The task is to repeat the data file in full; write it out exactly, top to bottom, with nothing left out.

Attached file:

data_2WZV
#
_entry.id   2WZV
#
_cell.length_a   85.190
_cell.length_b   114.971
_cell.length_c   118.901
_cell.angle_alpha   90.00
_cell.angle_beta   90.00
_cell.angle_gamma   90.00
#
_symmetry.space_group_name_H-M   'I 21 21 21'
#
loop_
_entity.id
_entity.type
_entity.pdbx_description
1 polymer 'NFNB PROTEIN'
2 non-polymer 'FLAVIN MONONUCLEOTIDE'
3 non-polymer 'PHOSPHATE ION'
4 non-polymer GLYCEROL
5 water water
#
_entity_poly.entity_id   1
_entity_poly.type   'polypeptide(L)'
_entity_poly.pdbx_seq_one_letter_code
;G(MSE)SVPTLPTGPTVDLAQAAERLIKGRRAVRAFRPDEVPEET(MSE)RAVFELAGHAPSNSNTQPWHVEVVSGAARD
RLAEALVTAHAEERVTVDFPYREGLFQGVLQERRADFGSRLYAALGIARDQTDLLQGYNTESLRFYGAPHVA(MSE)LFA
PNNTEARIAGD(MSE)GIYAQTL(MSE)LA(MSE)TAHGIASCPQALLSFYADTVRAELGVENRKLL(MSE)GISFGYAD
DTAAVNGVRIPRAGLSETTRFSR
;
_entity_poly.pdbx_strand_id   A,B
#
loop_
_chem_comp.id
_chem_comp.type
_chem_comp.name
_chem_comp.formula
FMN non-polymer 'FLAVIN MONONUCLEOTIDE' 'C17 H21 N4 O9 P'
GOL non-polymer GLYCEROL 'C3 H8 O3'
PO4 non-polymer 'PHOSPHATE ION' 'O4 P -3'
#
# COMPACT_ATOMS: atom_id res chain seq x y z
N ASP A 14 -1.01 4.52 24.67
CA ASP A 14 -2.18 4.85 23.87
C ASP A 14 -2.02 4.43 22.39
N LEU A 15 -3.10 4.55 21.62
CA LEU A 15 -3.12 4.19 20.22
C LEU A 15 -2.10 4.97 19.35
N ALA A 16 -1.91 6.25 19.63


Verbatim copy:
data_2WZV
#
_entry.id   2WZV
#
_cell.length_a   85.190
_cell.length_b   114.971
_cell.length_c   118.901
_cell.angle_alpha   90.00
_cell.angle_beta   90.00
_cell.angle_gamma   90.00
#
_symmetry.space_group_name_H-M   'I 21 21 21'
#
loop_
_entity.id
_entity.type
_entity.pdbx_description
1 polymer 'NFNB PROTEIN'
2 non-polymer 'FLAVIN MONONUCLEOTIDE'
3 non-polymer 'PHOSPHATE ION'
4 non-polymer GLYCEROL
5 water water
#
_entity_poly.entity_id   1
_entity_poly.type   'polypeptide(L)'
_entity_poly.pdbx_seq_one_letter_code
;G(MSE)SVPTLPTGPTVDLAQAAERLIKGRRAVRAFRPDEVPEET(MSE)RAVFELAGHAPSNSNTQPWHVEVVSGAARD
RLAEALVTAHAEERVTVDFPYREGLFQGVLQERRADFGSRLYAALGIARDQTDLLQGYNTESLRFYGAPHVA(MSE)LFA
PNNTEARIAGD(MSE)GIYAQTL(MSE)LA(MSE)TAHGIASCPQALLSFYADTVRAELGVENRKLL(MSE)GISFGYAD
DTAAVNGVRIPRAGLSETTRFSR
;
_entity_poly.pdbx_strand_id   A,B
#
loop_
_chem_comp.id
_chem_comp.type
_chem_comp.name
_chem_comp.formula
FMN non-polymer 'FLAVIN MONONUCLEOTIDE' 'C17 H21 N4 O9 P'
GOL non-polymer GLYCEROL 'C3 H8 O3'
PO4 non-polymer 'PHOSPHATE ION' 'O4 P -3'
#
# COMPACT_ATOMS: atom_id res chain seq x y z
N ASP A 14 -1.01 4.52 24.67
CA ASP A 14 -2.18 4.85 23.87
C ASP A 14 -2.02 4.43 22.39
N LEU A 15 -3.10 4.55 21.62
CA LEU A 15 -3.12 4.19 20.22
C LEU A 15 -2.10 4.97 19.35
N ALA A 16 -1.91 6.25 19.63